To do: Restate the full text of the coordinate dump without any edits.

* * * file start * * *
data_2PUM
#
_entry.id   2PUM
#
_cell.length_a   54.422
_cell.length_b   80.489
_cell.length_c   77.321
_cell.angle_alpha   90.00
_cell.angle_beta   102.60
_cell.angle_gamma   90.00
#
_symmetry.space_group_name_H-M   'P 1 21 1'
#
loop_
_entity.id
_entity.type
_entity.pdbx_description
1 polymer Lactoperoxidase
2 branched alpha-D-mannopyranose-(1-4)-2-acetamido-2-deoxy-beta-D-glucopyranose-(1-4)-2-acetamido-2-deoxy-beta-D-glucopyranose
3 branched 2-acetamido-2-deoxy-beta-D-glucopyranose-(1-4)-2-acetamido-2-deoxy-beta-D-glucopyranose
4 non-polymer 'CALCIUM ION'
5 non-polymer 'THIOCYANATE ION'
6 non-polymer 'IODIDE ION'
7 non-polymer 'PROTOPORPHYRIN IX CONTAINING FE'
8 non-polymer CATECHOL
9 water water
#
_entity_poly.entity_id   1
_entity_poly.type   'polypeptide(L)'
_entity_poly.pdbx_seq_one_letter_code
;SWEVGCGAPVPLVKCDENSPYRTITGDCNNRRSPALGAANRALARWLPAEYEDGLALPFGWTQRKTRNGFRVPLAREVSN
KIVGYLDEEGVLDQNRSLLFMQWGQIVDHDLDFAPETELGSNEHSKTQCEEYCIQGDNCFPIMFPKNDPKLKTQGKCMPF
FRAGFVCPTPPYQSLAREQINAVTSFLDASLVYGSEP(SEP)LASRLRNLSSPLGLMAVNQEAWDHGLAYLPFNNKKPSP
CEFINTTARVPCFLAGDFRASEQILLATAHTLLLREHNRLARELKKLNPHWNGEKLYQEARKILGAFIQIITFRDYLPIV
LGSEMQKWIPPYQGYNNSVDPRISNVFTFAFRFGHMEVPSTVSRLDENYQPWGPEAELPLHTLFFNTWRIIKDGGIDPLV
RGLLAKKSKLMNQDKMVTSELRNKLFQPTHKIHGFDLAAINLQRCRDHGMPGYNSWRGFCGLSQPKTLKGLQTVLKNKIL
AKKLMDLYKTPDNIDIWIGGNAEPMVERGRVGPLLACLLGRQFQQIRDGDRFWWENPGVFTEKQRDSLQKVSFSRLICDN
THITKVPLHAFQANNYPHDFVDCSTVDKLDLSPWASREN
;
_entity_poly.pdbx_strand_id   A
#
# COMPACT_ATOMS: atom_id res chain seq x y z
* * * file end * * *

data_2PUM
#
_entry.id   2PUM
#
_cell.length_a   54.422
_cell.length_b   80.489
_cell.length_c   77.321
_cell.angle_alpha   90.00
_cell.angle_beta   102.60
_cell.angle_gamma   90.00
#
_symmetry.space_group_name_H-M   'P 1 21 1'
#
loop_
_entity.id
_entity.type
_entity.pdbx_description
1 polymer Lactoperoxidase
2 branched alpha-D-mannopyranose-(1-4)-2-acetamido-2-deoxy-beta-D-glucopyranose-(1-4)-2-acetamido-2-deoxy-beta-D-glucopyranose
3 branched 2-acetamido-2-deoxy-beta-D-glucopyranose-(1-4)-2-acetamido-2-deoxy-beta-D-glucopyranose
4 non-polymer 'CALCIUM ION'
5 non-polymer 'THIOCYANATE ION'
6 non-polymer 'IODIDE ION'
7 non-polymer 'PROTOPORPHYRIN IX CONTAINING FE'
8 non-polymer CATECHOL
9 water water
#
_entity_poly.entity_id   1
_entity_poly.type   'polypeptide(L)'
_entity_poly.pdbx_seq_one_letter_code
;SWEVGCGAPVPLVKCDENSPYRTITGDCNNRRSPALGAANRALARWLPAEYEDGLALPFGWTQRKTRNGFRVPLAREVSN
KIVGYLDEEGVLDQNRSLLFMQWGQIVDHDLDFAPETELGSNEHSKTQCEEYCIQGDNCFPIMFPKNDPKLKTQGKCMPF
FRAGFVCPTPPYQSLAREQINAVTSFLDASLVYGSEP(SEP)LASRLRNLSSPLGLMAVNQEAWDHGLAYLPFNNKKPSP
CEFINTTARVPCFLAGDFRASEQILLATAHTLLLREHNRLARELKKLNPHWNGEKLYQEARKILGAFIQIITFRDYLPIV
LGSEMQKWIPPYQGYNNSVDPRISNVFTFAFRFGHMEVPSTVSRLDENYQPWGPEAELPLHTLFFNTWRIIKDGGIDPLV
RGLLAKKSKLMNQDKMVTSELRNKLFQPTHKIHGFDLAAINLQRCRDHGMPGYNSWRGFCGLSQPKTLKGLQTVLKNKIL
AKKLMDLYKTPDNIDIWIGGNAEPMVERGRVGPLLACLLGRQFQQIRDGDRFWWENPGVFTEKQRDSLQKVSFSRLICDN
THITKVPLHAFQANNYPHDFVDCSTVDKLDLSPWASREN
;
_entity_poly.pdbx_strand_id   A
#
# COMPACT_ATOMS: atom_id res chain seq x y z